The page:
Coaching guru Ian McGeechan has promised to restore the traditional spirit of the British and Irish Lions when he takes them on tour to South Africa next year.
The 61-year-old, appointed on Wednesday as Lions coach for the fourth time, promised lessons would be learned from the ill-fated 2005 tour, when the cream of Home Unions rugby were thrashed 3-0 in a Test series by New Zealand.
Under England World Cup-winning supremo Sir Clive Woodward, the Lions used 51 players and two separate coaching units three years ago.
Most damagingly of all, players in the midweek side felt they had little chance of being considered for the Tests because Woodward appeared to have such a preconceived idea of his 1st XV.
McGeechan and fellow former Lions players Andy Irvine and Gerald Davies, now chairman and tour manager respectively, are determined that all players have a fair chance of making the Test team next year.
Meanwhile McGeechan himself plans to take a squad of just 35 to South Africa with just one coaching group of four or five specialists to help prepare the side to face the world champions.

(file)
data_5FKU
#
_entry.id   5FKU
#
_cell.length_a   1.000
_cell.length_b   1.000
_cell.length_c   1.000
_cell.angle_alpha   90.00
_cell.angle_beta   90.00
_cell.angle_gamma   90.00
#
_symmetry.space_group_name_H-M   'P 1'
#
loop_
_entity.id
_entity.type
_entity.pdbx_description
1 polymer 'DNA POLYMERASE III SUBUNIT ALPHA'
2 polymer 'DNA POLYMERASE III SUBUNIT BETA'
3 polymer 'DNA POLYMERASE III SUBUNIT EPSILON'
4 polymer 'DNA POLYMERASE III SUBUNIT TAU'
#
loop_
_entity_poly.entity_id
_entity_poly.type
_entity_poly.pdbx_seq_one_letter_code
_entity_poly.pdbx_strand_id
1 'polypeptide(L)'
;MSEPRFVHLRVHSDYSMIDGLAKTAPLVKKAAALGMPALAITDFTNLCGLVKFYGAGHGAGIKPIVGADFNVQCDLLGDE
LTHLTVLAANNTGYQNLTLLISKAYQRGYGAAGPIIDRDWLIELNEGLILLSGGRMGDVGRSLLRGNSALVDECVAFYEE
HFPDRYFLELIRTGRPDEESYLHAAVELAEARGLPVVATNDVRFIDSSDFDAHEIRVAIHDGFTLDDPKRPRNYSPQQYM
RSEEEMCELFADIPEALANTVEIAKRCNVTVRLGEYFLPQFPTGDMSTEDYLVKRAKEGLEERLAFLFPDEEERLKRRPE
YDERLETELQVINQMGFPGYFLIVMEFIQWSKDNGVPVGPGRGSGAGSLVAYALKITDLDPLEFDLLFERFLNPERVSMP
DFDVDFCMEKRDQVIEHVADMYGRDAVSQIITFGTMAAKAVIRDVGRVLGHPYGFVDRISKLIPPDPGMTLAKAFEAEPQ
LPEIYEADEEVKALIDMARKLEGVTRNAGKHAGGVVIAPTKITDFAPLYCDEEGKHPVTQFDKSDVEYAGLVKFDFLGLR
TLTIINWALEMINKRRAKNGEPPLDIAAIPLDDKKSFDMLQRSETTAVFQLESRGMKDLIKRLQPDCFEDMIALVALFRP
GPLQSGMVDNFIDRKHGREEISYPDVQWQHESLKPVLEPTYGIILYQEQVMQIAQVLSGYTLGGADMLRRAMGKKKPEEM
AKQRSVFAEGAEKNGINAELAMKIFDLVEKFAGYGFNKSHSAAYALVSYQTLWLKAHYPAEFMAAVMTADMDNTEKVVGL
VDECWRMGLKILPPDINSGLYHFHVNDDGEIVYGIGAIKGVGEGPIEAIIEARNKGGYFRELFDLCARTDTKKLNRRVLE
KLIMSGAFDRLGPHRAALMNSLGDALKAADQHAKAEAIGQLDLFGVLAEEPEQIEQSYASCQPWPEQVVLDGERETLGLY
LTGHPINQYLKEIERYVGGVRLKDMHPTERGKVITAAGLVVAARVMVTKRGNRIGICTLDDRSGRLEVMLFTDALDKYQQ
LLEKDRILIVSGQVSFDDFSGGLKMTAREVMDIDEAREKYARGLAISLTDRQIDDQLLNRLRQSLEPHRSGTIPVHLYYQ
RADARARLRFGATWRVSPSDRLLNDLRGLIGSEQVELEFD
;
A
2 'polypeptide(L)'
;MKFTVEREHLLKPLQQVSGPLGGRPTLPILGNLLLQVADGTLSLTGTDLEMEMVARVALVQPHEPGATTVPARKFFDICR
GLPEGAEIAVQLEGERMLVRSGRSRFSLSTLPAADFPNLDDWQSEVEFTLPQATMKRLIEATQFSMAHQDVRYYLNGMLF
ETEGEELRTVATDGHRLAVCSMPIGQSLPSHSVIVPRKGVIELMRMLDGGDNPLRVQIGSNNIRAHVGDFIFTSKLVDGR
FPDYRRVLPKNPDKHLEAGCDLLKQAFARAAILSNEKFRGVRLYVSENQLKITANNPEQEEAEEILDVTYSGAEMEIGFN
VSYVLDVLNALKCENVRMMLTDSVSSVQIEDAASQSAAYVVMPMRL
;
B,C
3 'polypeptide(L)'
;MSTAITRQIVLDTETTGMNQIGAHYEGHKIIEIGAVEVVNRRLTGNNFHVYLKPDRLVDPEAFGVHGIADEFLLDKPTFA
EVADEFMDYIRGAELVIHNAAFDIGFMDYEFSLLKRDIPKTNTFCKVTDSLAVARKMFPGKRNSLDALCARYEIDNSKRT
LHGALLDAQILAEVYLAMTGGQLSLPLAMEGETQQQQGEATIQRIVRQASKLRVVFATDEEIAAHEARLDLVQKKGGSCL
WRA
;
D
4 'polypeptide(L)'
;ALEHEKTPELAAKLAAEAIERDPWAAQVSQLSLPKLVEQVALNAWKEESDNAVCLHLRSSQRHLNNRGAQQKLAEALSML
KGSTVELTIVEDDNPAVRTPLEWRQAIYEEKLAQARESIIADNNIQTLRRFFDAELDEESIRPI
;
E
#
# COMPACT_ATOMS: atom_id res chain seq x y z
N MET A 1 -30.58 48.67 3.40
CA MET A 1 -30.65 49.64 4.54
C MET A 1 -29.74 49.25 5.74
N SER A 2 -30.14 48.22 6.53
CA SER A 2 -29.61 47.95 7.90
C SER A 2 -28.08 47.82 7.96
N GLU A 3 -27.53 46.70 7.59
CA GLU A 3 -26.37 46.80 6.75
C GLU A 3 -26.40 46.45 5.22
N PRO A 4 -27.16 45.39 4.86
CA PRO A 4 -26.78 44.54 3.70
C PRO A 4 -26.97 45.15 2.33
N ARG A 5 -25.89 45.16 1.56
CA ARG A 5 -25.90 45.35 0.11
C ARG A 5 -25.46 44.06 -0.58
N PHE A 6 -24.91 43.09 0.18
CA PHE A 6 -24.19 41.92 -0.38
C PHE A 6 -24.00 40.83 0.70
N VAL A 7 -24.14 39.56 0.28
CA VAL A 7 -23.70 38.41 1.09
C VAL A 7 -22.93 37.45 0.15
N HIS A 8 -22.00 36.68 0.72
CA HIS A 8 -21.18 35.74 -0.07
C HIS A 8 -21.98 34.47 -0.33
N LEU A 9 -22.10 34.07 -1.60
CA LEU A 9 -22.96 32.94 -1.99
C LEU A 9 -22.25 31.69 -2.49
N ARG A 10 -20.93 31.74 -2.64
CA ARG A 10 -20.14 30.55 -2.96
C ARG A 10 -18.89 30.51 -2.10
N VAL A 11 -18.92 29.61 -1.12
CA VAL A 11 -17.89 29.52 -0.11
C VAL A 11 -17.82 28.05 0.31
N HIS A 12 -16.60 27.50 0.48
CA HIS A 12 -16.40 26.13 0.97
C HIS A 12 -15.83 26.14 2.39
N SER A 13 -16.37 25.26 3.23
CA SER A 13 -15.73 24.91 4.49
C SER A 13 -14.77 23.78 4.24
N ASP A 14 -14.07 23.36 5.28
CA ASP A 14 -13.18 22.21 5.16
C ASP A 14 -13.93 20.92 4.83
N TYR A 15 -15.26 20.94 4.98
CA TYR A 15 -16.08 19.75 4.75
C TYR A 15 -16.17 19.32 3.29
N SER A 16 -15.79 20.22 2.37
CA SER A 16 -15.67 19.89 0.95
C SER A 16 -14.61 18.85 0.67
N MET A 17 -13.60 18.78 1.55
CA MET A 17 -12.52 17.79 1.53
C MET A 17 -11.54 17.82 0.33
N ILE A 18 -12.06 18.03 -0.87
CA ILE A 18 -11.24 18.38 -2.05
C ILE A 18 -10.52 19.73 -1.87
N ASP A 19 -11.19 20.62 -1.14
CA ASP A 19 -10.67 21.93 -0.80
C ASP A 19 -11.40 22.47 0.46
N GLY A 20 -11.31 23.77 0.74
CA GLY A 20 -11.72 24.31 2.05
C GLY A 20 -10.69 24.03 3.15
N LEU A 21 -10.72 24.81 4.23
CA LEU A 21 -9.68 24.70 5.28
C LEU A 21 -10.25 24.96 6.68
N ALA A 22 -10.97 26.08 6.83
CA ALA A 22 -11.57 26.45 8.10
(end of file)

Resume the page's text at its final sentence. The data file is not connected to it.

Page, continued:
“When I spoke to the Lions committee they asked me what my principles are and how I see a tour running,” said McGeechan, who coached the Lions on their victorious tour of South Africa in 1997.
“The Lions have always been so important to me. The Lions are special and unique. You can’t compare them to anything else you do as a British and Irish coach or player.
“I have a very strong philosophy and some of the traditions are so important to making sure the Lions have a fighting chance of succeeding.
“I firmly believe you need a very tight group. We will have one coaching team and one group of players,” he said.
He said: “You have to understand each other and that process is often accelerated if players share rooms because they get to know each other that much better, that much quicker.
“In 2005 I thought there were a lot of players in British and Irish rugby just coming off their peak. Now we have a lot of players coming towards their peak. It is exciting.”
McGeechan, a former Scotland back, played all four Tests on the Lions’ unbeaten tour of South Africa in 1974 and made four more Test appearances in New Zealand three years later.
He coached the Lions to series victories over Australia in 1989 and eight years later in South Africa but then lost twice against New Zealand, as head coach in 1993 and assistant in 2005.
However, three years ago McGeechan’s midweek team were unbeaten.
“I enjoyed the group of players I was working with in 2005 and we did go out for a pint midweek when everybody else had disappeared. Maybe in 2009 we will go out for a pint as a whole group,” he laughed.
But McGeechan will have just six matches before the first Test to unearth hidden gems such as props Paul Wallace and Tom Smith, as well as second row Jeremy Davidson.